The New Cosmic Crisp Apple Is Long Lasting, but Is It Tasty and Healthy?
- A new crossbreed apple called the Cosmic Crisp is headed to store shelves.
- Experts say the apple can stay fresh for up to a year in your refrigerator.
- Nutritionists say the apple has a sweet and crisp taste.
- They say apples are a healthy snack, containing vitamin C and antioxidants.
A new breed of apple that stays fresh in your refrigerator for a year has arrived.
The bigger question for consumers, however, might be whether the apples are tasty and healthy.
The Cosmic Crisp is a crossbreed between the flavorful Honeycrisp and the longer-lasting Enterprise apple varieties. It was developed by a team of cultivators at Washington State University in 1997.
More than two decades later, the mature apple trees exclusive to Washington are now slated to make waves in the world market.
The apples, in fact, are a point of pride in the Pacific Northwest state.
“About 20 percent of the world’s apples are out of China, so we’re trying to bring back that expertise,” Roger A. Clemens, PhD, adjunct professor at the University of Southern California School of Pharmacy and member of the American Society for Nutrition, told Healthline.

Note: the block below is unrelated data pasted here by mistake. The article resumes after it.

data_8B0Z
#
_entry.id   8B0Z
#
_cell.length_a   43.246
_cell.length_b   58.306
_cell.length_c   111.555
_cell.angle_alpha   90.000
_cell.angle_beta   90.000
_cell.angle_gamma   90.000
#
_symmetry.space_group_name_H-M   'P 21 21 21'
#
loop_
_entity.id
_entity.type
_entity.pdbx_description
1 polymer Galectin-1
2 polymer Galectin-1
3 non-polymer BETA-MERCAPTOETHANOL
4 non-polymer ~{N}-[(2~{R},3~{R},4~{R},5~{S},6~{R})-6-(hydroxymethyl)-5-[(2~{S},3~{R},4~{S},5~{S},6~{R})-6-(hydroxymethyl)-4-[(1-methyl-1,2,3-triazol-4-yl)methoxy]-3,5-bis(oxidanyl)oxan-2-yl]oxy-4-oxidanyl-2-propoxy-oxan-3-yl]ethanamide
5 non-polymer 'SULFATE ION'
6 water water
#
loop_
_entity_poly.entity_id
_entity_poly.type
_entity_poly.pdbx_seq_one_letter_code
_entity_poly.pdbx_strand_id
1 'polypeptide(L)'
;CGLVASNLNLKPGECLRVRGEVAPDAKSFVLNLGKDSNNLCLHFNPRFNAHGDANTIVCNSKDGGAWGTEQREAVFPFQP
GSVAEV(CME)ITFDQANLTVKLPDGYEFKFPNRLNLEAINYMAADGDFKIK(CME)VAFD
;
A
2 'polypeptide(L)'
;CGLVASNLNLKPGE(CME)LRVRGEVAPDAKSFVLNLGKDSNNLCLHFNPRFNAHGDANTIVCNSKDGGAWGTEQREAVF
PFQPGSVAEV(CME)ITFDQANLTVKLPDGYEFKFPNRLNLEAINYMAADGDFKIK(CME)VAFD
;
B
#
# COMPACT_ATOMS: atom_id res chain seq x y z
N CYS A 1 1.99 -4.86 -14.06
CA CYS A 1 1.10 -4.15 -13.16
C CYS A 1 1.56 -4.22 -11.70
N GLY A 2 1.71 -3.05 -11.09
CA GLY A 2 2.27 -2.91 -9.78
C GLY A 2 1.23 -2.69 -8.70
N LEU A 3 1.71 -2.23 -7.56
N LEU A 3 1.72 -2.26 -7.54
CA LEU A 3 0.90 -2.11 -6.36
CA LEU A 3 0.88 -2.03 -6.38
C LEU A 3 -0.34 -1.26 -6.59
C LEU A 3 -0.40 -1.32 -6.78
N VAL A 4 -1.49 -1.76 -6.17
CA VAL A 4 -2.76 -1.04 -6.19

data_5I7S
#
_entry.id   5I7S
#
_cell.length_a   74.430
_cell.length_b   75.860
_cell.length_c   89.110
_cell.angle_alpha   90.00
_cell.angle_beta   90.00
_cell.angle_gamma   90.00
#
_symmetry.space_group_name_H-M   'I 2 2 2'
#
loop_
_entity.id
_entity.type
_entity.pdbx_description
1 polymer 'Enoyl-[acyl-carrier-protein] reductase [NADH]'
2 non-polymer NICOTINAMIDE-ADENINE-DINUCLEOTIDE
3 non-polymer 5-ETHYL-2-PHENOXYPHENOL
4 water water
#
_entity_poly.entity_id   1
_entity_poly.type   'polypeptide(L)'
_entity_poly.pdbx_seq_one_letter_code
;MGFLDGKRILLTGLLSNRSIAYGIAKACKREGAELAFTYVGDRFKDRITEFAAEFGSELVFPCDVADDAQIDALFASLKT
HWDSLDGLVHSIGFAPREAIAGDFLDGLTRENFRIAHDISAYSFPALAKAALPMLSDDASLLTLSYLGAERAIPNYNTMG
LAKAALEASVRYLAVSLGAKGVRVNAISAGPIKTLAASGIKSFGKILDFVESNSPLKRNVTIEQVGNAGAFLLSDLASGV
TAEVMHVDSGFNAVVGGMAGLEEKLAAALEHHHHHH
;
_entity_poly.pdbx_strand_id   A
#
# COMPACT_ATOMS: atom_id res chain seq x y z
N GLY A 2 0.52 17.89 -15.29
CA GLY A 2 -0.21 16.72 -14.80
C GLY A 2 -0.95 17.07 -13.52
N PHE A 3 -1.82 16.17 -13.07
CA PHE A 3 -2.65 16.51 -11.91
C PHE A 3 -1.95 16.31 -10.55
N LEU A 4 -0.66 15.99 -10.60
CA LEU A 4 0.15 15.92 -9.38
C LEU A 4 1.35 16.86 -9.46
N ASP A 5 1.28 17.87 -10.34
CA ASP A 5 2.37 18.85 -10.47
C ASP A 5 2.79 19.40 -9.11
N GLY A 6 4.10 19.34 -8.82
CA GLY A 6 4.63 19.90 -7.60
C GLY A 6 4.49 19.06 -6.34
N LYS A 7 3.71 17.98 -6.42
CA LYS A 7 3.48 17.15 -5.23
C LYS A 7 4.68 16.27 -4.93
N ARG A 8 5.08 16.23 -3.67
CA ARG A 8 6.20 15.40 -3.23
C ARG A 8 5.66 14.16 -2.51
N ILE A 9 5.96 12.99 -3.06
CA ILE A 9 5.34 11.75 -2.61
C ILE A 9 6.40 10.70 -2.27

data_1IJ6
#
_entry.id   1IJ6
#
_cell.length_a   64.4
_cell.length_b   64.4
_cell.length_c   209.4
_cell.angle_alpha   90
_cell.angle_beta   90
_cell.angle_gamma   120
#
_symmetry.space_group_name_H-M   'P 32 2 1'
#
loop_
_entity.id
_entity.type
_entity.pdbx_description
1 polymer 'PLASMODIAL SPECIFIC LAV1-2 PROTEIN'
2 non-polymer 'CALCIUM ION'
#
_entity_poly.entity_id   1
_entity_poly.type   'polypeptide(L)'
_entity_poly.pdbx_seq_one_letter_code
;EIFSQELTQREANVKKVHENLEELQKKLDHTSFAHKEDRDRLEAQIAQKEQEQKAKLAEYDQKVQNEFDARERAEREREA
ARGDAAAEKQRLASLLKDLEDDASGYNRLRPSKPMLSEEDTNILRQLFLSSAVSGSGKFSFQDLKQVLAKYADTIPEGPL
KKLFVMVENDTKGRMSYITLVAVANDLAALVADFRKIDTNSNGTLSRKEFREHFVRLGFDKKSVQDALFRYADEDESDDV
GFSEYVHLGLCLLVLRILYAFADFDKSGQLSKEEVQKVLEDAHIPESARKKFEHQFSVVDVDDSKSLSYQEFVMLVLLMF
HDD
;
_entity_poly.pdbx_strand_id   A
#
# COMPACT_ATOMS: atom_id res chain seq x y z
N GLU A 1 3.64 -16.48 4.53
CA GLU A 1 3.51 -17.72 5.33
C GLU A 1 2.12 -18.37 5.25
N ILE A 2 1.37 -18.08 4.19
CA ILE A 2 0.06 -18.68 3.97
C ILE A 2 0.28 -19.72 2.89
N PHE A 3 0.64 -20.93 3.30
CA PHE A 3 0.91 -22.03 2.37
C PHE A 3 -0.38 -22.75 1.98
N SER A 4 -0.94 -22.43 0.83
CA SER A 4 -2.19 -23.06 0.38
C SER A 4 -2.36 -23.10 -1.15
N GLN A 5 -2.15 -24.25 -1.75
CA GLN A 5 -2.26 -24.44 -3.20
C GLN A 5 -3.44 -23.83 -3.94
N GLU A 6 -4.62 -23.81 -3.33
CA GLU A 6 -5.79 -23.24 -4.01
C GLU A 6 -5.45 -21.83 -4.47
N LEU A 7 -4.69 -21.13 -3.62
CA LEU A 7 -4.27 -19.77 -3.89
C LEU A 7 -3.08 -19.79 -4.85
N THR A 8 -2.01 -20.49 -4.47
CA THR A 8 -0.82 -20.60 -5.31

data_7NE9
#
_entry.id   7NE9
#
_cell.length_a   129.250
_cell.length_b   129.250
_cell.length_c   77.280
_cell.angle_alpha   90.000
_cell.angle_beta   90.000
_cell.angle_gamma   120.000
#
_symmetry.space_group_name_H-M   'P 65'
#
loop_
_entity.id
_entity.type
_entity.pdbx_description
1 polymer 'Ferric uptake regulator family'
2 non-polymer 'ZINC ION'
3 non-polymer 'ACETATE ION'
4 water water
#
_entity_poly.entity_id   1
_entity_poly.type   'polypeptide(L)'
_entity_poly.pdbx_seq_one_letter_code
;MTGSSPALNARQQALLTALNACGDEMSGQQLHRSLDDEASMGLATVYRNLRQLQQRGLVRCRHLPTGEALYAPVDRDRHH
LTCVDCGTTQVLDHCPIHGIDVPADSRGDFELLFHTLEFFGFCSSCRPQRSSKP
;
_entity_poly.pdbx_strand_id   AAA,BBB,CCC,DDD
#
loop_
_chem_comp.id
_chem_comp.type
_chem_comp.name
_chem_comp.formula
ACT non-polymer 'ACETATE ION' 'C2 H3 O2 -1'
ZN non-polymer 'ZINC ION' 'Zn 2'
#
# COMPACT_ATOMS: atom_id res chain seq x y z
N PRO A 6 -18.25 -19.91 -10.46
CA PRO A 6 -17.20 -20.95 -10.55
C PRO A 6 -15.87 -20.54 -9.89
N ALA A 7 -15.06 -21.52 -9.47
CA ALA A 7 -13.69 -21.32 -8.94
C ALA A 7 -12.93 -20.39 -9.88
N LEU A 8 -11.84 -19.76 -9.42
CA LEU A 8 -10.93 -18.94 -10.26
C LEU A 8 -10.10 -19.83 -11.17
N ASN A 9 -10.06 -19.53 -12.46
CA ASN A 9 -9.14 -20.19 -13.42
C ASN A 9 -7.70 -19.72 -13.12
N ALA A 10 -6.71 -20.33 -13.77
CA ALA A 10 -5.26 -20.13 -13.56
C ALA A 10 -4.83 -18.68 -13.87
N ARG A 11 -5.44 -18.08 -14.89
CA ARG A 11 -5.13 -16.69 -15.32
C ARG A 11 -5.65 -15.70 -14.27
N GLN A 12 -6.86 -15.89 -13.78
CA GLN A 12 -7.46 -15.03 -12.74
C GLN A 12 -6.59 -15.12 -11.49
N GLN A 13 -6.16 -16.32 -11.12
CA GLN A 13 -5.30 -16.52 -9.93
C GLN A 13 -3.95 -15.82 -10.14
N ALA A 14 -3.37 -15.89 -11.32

“The Cosmic Crisp will provide a huge economic boom, not only for the state of Washington but for the United States,” he said. “It helps reduce post-harvest food loss.”
It may also reduce consumer food waste because it lasts longer.
The Cosmic Crisp, according to its developers and consumer experts, is sweet, crisp, and versatile.
“The first characteristic that stood out to me is the high sugar content,” said Meg Raines, chef at The Evolving Plate, in an online review.
She said the new breed is suited to eating raw as well as roasting, sauteing, and baking.
“The juiciness brings moisture to a baked good and adds liquid to pies, which gets turned into sweet syrup during baking,” said Raines. “This brought a lot of natural sweetness to baked goods, allowing for a reduction of the sugar in the recipe.”
Along with naturally high sugar content, the apple’s texture was developed to meet consumer demands.
“The flesh of the apple is not too dense and dry, but not too watery and mushy either, so it strikes a perfect balance for baking particularly,” stated Raines.